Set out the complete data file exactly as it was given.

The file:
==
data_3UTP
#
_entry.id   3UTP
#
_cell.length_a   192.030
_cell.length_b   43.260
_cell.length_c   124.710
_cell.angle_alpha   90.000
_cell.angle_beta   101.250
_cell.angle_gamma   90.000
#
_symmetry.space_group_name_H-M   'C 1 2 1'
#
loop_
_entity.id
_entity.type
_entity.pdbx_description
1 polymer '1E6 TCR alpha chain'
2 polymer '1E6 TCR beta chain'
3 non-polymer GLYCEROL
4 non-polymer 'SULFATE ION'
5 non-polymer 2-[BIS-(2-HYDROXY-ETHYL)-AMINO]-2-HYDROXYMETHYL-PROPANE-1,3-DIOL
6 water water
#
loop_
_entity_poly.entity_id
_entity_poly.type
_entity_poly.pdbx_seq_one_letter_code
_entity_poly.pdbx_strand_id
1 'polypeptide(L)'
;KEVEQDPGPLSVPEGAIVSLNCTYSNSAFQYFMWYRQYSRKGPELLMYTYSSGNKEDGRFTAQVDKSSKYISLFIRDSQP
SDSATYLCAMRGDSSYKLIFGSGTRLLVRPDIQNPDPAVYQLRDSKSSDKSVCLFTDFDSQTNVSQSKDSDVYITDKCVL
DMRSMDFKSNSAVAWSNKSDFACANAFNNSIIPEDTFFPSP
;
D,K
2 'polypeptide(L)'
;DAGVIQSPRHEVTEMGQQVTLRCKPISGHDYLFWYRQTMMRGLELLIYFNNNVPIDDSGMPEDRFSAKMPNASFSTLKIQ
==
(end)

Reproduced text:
data_3UTP
#
_entry.id   3UTP
#
_cell.length_a   192.030
_cell.length_b   43.260
_cell.length_c   124.710
_cell.angle_alpha   90.000
_cell.angle_beta   101.250
_cell.angle_gamma   90.000
#
_symmetry.space_group_name_H-M   'C 1 2 1'
#
loop_
_entity.id
_entity.type
_entity.pdbx_description
1 polymer '1E6 TCR alpha chain'
2 polymer '1E6 TCR beta chain'
3 non-polymer GLYCEROL
4 non-polymer 'SULFATE ION'
5 non-polymer 2-[BIS-(2-HYDROXY-ETHYL)-AMINO]-2-HYDROXYMETHYL-PROPANE-1,3-DIOL
6 water water
#
loop_
_entity_poly.entity_id
_entity_poly.type
_entity_poly.pdbx_seq_one_letter_code
_entity_poly.pdbx_strand_id
1 'polypeptide(L)'
;KEVEQDPGPLSVPEGAIVSLNCTYSNSAFQYFMWYRQYSRKGPELLMYTYSSGNKEDGRFTAQVDKSSKYISLFIRDSQP
SDSATYLCAMRGDSSYKLIFGSGTRLLVRPDIQNPDPAVYQLRDSKSSDKSVCLFTDFDSQTNVSQSKDSDVYITDKCVL
DMRSMDFKSNSAVAWSNKSDFACANAFNNSIIPEDTFFPSP
;
D,K
2 'polypeptide(L)'
;DAGVIQSPRHEVTEMGQQVTLRCKPISGHDYLFWYRQTMMRGLELLIYFNNNVPIDDSGMPEDRFSAKMPNASFSTLKIQ